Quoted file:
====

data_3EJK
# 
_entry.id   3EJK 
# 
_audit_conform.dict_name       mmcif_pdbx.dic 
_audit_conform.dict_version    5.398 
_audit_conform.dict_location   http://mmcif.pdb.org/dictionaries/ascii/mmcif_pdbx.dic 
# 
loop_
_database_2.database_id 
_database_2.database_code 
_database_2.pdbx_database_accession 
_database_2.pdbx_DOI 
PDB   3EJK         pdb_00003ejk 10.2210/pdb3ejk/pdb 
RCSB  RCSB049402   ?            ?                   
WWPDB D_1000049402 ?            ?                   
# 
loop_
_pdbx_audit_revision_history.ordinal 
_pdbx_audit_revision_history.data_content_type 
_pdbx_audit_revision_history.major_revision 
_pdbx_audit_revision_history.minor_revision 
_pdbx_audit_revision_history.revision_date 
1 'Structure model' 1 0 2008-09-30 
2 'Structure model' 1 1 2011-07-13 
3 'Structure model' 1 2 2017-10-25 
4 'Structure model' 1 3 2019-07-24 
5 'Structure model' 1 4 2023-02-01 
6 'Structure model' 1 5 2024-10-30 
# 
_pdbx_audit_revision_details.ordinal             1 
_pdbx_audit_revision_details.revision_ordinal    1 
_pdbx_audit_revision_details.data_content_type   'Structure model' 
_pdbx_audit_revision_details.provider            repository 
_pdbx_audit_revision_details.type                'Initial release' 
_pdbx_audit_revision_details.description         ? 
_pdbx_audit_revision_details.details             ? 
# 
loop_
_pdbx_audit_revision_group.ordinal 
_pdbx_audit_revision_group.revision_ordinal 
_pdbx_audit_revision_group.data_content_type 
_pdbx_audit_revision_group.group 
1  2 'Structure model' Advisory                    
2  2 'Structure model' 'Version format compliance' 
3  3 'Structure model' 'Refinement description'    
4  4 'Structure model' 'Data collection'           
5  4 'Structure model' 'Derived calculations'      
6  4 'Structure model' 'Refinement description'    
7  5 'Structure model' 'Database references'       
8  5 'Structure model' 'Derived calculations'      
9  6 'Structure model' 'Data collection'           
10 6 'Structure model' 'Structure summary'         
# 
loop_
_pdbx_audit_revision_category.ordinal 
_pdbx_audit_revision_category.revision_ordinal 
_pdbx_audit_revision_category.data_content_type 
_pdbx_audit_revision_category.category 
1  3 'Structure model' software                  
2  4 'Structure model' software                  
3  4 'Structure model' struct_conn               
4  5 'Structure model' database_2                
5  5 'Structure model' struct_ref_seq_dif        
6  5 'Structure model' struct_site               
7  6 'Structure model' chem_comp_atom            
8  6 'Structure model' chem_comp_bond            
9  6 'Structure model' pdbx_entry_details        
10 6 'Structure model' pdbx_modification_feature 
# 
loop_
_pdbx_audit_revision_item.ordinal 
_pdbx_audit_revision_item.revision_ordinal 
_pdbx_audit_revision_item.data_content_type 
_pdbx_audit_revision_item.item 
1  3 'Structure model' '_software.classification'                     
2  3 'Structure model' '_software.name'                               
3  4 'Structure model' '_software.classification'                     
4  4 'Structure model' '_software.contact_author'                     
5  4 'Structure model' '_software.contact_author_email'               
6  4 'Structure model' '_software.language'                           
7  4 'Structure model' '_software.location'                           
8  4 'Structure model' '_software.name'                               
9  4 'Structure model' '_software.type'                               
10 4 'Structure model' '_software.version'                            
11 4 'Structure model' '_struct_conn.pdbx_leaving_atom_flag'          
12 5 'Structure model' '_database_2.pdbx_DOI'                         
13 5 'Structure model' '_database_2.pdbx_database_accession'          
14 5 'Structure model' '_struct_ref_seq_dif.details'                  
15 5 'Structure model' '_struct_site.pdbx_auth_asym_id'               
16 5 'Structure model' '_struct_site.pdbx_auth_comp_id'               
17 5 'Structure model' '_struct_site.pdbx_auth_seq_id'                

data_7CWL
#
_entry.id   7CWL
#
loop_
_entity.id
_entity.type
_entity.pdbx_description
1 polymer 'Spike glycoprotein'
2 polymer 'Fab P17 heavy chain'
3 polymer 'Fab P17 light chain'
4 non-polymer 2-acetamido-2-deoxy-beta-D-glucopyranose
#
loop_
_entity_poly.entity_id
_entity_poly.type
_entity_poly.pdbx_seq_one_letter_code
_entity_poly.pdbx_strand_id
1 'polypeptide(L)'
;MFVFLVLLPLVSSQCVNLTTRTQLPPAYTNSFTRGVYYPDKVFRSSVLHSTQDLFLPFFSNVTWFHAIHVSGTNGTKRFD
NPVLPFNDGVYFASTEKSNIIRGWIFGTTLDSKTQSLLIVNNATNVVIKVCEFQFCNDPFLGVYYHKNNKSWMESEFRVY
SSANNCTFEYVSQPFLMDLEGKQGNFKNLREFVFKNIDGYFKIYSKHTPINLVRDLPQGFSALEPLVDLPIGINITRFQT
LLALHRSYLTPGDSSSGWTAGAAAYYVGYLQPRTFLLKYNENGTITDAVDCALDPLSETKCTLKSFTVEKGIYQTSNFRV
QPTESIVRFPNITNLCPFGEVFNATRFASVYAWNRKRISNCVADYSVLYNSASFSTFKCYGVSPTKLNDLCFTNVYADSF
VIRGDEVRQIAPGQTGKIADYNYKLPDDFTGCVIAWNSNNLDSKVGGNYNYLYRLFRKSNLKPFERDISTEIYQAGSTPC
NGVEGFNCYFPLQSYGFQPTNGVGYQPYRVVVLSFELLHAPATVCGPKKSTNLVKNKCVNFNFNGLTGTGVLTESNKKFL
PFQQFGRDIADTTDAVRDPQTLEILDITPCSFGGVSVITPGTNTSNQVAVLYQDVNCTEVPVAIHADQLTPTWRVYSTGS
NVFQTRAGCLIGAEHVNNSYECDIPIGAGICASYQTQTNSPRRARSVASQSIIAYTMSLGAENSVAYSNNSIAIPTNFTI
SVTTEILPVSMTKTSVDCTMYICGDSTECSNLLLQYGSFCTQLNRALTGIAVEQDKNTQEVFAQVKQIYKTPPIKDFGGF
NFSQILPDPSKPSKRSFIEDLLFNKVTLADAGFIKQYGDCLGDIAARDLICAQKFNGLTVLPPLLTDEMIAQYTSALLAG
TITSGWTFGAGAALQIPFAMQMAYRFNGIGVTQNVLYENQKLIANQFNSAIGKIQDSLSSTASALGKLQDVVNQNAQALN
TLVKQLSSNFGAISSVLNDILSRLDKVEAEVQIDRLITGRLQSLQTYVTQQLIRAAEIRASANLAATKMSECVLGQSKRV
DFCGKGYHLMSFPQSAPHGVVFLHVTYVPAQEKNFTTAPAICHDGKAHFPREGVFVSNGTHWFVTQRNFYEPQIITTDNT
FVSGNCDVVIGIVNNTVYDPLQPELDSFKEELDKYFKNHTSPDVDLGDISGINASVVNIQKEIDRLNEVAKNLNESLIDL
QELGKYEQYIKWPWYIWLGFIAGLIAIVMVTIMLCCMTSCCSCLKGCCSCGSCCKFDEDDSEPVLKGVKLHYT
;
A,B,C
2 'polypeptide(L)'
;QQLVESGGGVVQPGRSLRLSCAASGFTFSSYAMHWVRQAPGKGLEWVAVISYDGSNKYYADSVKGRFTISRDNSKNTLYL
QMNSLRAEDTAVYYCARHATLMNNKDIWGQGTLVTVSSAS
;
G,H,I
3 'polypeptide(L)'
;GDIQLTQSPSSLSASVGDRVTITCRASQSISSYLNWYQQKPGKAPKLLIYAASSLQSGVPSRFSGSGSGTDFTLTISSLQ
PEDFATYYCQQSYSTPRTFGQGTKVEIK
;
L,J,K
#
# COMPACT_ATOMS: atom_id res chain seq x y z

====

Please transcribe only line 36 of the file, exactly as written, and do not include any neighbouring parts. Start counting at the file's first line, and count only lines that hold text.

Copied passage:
_pdbx_audit_revision_details.description         ? 